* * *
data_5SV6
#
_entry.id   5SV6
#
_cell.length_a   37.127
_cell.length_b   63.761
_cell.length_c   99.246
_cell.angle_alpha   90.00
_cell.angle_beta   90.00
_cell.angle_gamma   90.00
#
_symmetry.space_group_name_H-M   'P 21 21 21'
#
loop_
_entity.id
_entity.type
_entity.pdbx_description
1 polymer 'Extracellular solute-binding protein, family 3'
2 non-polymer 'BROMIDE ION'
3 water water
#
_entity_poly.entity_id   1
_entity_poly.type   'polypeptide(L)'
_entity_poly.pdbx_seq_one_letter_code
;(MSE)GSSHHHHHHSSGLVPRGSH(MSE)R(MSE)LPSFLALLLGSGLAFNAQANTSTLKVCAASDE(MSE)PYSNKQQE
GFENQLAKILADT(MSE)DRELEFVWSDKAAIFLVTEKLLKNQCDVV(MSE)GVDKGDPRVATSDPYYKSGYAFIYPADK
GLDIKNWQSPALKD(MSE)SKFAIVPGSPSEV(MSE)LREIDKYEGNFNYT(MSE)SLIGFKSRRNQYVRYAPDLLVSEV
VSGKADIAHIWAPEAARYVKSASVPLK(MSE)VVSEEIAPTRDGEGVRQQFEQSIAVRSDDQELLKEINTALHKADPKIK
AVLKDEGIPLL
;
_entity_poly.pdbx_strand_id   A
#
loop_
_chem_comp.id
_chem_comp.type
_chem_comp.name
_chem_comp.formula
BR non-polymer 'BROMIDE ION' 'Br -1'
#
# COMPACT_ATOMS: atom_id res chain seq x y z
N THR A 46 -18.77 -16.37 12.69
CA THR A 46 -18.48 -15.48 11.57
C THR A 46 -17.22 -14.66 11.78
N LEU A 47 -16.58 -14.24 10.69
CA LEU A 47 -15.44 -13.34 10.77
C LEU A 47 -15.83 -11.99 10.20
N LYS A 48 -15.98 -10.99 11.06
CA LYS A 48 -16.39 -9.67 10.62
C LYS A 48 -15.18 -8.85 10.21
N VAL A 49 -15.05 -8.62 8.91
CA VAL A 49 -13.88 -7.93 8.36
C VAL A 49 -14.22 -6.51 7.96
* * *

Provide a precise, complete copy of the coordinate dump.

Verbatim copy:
data_5SV6
#
_entry.id   5SV6
#
_cell.length_a   37.127
_cell.length_b   63.761
_cell.length_c   99.246
_cell.angle_alpha   90.00
_cell.angle_beta   90.00
_cell.angle_gamma   90.00
#
_symmetry.space_group_name_H-M   'P 21 21 21'
#
loop_
_entity.id
_entity.type
_entity.pdbx_description
1 polymer 'Extracellular solute-binding protein, family 3'
2 non-polymer 'BROMIDE ION'
3 water water
#
_entity_poly.entity_id   1
_entity_poly.type   'polypeptide(L)'
_entity_poly.pdbx_seq_one_letter_code
;(MSE)GSSHHHHHHSSGLVPRGSH(MSE)R(MSE)LPSFLALLLGSGLAFNAQANTSTLKVCAASDE(MSE)PYSNKQQE
GFENQLAKILADT(MSE)DRELEFVWSDKAAIFLVTEKLLKNQCDVV(MSE)GVDKGDPRVATSDPYYKSGYAFIYPADK
GLDIKNWQSPALKD(MSE)SKFAIVPGSPSEV(MSE)LREIDKYEGNFNYT(MSE)SLIGFKSRRNQYVRYAPDLLVSEV
VSGKADIAHIWAPEAARYVKSASVPLK(MSE)VVSEEIAPTRDGEGVRQQFEQSIAVRSDDQELLKEINTALHKADPKIK
AVLKDEGIPLL
;
_entity_poly.pdbx_strand_id   A
#
loop_
_chem_comp.id
_chem_comp.type
_chem_comp.name
_chem_comp.formula
BR non-polymer 'BROMIDE ION' 'Br -1'
#
# COMPACT_ATOMS: atom_id res chain seq x y z
N THR A 46 -18.77 -16.37 12.69
CA THR A 46 -18.48 -15.48 11.57
C THR A 46 -17.22 -14.66 11.78
N LEU A 47 -16.58 -14.24 10.69
CA LEU A 47 -15.44 -13.34 10.77
C LEU A 47 -15.83 -11.99 10.20
N LYS A 48 -15.98 -10.99 11.06
CA LYS A 48 -16.39 -9.67 10.62
C LYS A 48 -15.18 -8.85 10.21
N VAL A 49 -15.05 -8.62 8.91
CA VAL A 49 -13.88 -7.93 8.36
C VAL A 49 -14.22 -6.51 7.96